Maria Sharapova was RIGHT to suggest there is a shortage of elite talent in women’s tennis


Maria Sharapova was RIGHT to suggest there is a shortage of elite talent in women’s tennis… but the strength in depth lower down is probably greater ahead of US Open final clash between Iga Swiatek and Ons Jabeur

  • Maria Sharapova suggested there’s a lack of elite talent in women’s tennis
  • She was right to suggest that but the depth below the elite level is great now
  • Saturday’s US open final will see Iga Swiatek and Ons Jabeur go head-to-head
  • Jabeur feels that her experience at Wimbledon will come to good use this time
  • Swiatek comes into the match with a remarkable record in WTA finals  

Maria Sharapova turned up at Flushing Meadows on Thursday night, and showed she has not lost her ability to deliver a caustic observation.

Commentating on the US Open women’s semi-finals for ESPN, the former world number one recalled a conversation with former rival Serena Williams at last year’s Met Gala.

‘ I was like, “No disrespect to this generation but you are so much better, you need to go out there”,’ said Sharapova, who has just celebrated the birth of her first child.

Maria Sharapova recently suggested there is currently a lack of elite talent in women’s tennis 

Given that Williams was about to turn 40 at the time and injured, the inference was clear about the current crop.

Serena has now moved on, and the final she has left behind will be between world number one Iga Swiatek and Wimbledon finalist Ons Jabeur.

Sharapova is right to suggest that there is a shortage of elite players on the women’s side right now, although it should also be said that the strength in depth lower down is probably greater.

And at least the final will be between the one standout player, Poland’s Swiatek, and a challenger who has been clearly the second-best player in the world this season, Tunisia’s Ons Jabeur.

Sharapova told former rival Serena Williams she's better than the current crop of players

Sharapova told former rival Serena Williams she’s better than the current crop of players

The women’s game also retains the capacity to create history, which would certainly be the case if Jabeur becomes the first woman from the Arab world to win a Major.

Swiatek had the tougher passage, coming back in a deciding set to take advantage of the talented but brittle Aryna Sabalenka 6-4 in the third. Jabeur stopped the player who looked to be in the best form, France’s Caroline Garcia, abruptly in her tracks with a crushing 6-1 6-3 victory.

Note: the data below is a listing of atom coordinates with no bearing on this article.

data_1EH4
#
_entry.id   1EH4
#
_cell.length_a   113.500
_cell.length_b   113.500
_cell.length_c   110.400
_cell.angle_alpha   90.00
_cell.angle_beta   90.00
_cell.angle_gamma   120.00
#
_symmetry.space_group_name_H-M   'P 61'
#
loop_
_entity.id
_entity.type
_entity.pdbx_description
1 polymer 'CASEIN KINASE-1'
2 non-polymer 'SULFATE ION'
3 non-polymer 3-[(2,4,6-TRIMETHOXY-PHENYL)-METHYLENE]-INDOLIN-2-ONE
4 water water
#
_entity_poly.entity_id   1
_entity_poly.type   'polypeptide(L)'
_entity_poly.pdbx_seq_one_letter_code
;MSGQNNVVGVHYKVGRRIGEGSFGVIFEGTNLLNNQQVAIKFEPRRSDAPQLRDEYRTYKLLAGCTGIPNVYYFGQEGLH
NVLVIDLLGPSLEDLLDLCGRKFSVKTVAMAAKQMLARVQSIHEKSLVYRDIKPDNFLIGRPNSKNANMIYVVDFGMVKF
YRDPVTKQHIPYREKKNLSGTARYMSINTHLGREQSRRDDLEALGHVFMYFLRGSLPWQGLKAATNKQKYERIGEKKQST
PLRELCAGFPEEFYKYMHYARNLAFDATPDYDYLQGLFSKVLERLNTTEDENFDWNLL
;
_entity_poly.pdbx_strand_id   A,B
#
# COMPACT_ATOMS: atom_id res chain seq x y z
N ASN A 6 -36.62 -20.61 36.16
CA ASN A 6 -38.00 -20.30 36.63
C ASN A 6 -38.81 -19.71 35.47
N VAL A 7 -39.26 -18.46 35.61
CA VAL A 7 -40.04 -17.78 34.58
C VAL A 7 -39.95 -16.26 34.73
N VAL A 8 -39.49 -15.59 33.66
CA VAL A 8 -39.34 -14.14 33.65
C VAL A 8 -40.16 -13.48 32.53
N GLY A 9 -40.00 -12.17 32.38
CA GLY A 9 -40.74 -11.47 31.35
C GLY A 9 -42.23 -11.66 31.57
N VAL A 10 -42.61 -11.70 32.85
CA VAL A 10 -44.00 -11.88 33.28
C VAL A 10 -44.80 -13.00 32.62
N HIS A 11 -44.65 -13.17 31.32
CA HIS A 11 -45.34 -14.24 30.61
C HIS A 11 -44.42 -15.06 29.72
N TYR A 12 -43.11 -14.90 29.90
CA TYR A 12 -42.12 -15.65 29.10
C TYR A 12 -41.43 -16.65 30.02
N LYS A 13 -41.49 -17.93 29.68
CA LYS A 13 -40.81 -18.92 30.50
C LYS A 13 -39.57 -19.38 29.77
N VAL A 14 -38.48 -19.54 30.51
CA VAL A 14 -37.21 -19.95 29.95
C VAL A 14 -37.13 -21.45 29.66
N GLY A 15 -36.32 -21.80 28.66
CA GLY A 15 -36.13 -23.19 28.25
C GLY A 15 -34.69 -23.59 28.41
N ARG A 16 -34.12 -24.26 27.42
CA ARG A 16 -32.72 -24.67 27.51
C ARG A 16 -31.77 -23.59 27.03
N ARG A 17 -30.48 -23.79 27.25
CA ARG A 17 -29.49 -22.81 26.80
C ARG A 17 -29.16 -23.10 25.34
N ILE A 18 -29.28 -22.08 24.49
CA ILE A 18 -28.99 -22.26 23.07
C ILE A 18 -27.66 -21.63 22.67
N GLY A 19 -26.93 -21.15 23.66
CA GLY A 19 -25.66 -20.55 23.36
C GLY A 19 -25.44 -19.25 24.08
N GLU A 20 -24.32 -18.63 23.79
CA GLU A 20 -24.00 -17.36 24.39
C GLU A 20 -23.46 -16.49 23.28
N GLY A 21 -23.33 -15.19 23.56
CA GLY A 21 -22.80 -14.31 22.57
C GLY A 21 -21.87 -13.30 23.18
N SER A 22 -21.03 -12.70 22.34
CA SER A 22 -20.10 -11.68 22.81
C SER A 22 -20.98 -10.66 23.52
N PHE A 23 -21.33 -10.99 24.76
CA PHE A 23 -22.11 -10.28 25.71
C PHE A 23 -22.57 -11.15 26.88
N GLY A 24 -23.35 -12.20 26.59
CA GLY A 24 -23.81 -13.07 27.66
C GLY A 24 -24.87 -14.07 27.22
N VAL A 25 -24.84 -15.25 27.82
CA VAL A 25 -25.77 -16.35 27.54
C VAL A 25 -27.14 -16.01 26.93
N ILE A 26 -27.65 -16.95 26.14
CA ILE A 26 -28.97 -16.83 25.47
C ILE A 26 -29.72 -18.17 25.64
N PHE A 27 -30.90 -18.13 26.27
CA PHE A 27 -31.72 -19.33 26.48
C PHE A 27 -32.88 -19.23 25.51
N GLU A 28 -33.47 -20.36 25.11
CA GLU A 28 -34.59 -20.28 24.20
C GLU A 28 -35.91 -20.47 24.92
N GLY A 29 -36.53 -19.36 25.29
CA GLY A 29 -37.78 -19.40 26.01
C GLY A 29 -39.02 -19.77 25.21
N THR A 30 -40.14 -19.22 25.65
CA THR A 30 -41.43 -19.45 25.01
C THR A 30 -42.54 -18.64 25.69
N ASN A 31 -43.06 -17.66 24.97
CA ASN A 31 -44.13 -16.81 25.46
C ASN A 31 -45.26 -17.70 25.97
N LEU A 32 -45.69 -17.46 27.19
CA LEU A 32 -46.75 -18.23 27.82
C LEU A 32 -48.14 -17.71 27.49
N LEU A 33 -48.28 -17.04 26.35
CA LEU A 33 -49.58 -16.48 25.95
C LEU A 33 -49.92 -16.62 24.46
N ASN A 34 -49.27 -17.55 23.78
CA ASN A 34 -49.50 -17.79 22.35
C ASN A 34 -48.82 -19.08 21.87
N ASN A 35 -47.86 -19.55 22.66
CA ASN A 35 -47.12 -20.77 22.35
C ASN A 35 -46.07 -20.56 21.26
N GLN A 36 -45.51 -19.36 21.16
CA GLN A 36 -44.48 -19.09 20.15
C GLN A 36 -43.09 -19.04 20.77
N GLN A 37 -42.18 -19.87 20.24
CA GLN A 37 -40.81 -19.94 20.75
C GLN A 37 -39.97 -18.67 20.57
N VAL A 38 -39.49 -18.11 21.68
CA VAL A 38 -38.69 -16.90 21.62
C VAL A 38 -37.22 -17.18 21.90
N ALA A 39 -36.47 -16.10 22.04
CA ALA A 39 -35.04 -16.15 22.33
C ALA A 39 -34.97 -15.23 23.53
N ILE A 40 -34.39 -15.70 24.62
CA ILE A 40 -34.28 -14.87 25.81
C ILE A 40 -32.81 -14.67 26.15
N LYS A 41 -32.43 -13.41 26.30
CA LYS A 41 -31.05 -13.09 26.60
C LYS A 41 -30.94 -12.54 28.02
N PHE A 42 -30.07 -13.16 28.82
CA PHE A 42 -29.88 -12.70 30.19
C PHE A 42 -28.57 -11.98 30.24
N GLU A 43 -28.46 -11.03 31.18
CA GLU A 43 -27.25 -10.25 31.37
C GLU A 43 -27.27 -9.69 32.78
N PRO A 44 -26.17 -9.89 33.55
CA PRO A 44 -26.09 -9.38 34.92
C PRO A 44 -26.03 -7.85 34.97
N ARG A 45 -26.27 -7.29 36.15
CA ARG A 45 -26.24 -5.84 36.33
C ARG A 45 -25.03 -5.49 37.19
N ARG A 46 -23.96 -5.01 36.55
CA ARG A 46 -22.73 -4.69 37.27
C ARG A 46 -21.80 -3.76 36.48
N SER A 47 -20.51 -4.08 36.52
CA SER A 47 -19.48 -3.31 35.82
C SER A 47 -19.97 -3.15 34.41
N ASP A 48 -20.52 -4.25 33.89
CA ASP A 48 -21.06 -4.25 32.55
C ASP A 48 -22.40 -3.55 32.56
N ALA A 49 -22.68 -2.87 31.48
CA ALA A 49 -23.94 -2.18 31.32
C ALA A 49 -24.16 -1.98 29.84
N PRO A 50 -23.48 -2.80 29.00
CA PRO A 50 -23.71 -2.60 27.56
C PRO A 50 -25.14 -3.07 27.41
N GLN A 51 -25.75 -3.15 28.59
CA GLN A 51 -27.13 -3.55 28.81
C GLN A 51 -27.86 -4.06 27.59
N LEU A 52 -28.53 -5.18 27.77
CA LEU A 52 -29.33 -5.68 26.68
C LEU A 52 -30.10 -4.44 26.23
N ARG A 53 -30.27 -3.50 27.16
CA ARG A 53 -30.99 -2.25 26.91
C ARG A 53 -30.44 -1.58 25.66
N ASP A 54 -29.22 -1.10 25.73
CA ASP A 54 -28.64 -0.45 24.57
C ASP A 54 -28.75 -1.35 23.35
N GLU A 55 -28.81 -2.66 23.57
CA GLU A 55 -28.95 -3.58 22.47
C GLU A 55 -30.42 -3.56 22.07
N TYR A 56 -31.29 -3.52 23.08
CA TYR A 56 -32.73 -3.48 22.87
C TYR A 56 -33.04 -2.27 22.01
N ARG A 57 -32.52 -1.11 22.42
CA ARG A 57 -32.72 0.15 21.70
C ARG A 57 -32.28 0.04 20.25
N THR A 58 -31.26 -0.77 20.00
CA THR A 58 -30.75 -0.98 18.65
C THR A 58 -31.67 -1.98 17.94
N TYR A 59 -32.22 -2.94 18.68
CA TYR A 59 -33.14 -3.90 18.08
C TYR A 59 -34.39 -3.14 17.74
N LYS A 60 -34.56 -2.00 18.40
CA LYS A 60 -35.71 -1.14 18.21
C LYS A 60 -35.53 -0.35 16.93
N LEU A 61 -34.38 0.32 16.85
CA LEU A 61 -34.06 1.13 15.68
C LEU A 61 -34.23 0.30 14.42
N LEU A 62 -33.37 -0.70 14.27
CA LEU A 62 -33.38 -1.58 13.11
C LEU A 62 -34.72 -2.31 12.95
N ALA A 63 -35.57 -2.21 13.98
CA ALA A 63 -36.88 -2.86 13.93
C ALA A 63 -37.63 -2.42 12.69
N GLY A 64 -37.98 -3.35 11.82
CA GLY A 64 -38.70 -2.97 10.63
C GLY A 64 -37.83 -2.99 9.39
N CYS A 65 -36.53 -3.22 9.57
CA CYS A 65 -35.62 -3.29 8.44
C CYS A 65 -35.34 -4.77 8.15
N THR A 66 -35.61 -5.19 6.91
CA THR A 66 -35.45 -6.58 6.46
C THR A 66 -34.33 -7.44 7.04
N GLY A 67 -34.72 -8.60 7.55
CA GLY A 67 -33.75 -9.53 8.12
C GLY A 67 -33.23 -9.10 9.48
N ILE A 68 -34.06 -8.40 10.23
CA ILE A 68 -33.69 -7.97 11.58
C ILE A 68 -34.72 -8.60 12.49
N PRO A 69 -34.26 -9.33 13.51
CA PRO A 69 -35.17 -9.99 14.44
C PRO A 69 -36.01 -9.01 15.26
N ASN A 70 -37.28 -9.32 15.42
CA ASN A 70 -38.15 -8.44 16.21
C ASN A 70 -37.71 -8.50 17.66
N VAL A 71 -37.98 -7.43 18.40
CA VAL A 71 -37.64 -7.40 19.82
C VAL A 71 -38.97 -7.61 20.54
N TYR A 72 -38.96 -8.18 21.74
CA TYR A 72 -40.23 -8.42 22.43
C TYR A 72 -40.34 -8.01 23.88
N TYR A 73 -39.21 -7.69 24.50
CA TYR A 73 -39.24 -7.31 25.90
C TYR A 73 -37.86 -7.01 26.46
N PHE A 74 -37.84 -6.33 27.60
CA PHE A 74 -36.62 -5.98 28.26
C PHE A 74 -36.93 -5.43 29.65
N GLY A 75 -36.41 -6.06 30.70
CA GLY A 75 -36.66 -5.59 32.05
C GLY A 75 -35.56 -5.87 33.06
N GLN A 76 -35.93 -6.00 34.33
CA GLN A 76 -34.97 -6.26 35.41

In Tunisia, where she is known as the ‘Minister of Happiness’, her exploits are so widely-followed that her quarter final even managed to knock football off the main TV channels.

‘It was the Champions League, Juventus was playing against Paris Saint-Germain’, she said afterwards. ‘In Tunisia it’s all about soccer but people were not watching the game, they were watching my game.’

Ons Jabeur exploits are so widely-followed in Tunisia that her quarter final even managed to knock football off the main TV channels

Ons Jabeur exploits are so widely-followed in Tunisia that her quarter final even managed to knock football off the main TV channels

Jabeur feels that her experience at Wimbledon, where she lost in the championship match to Elena Rybakina, will help her second time round.

‘It feels more real, to be honest with you, just to be in the finals again. At Wimbledon I was kind of just living the dream, and I couldn’t believe it.

‘But now I hope I’m getting used to it, just happy the fact that I backed up the results in Wimbledon and people are not really surprised I’m in the finals, keeping going and just doing my thing.’

Iga Swiatek has a remarkable record in WTA finals, with nine wins in her last nine finals

Iga Swiatek has a remarkable record in WTA finals, with nine wins in her last nine finals 

Swiatek came in before the tournament complaining that she had difficulty to control the lighter ball the women use, but here she is.

In her favour is her remarkable record in WTA finals, including her two French Open triumphs. In her last nine matches to decide tournaments she has won all nine, without dropping a set.

As Jabeur reflected: ‘ Iga never loses finals, so it’s going to be very tough. I know she struggled a little bit with the balls here, but I don’t see her struggling much, to be honest with you.’





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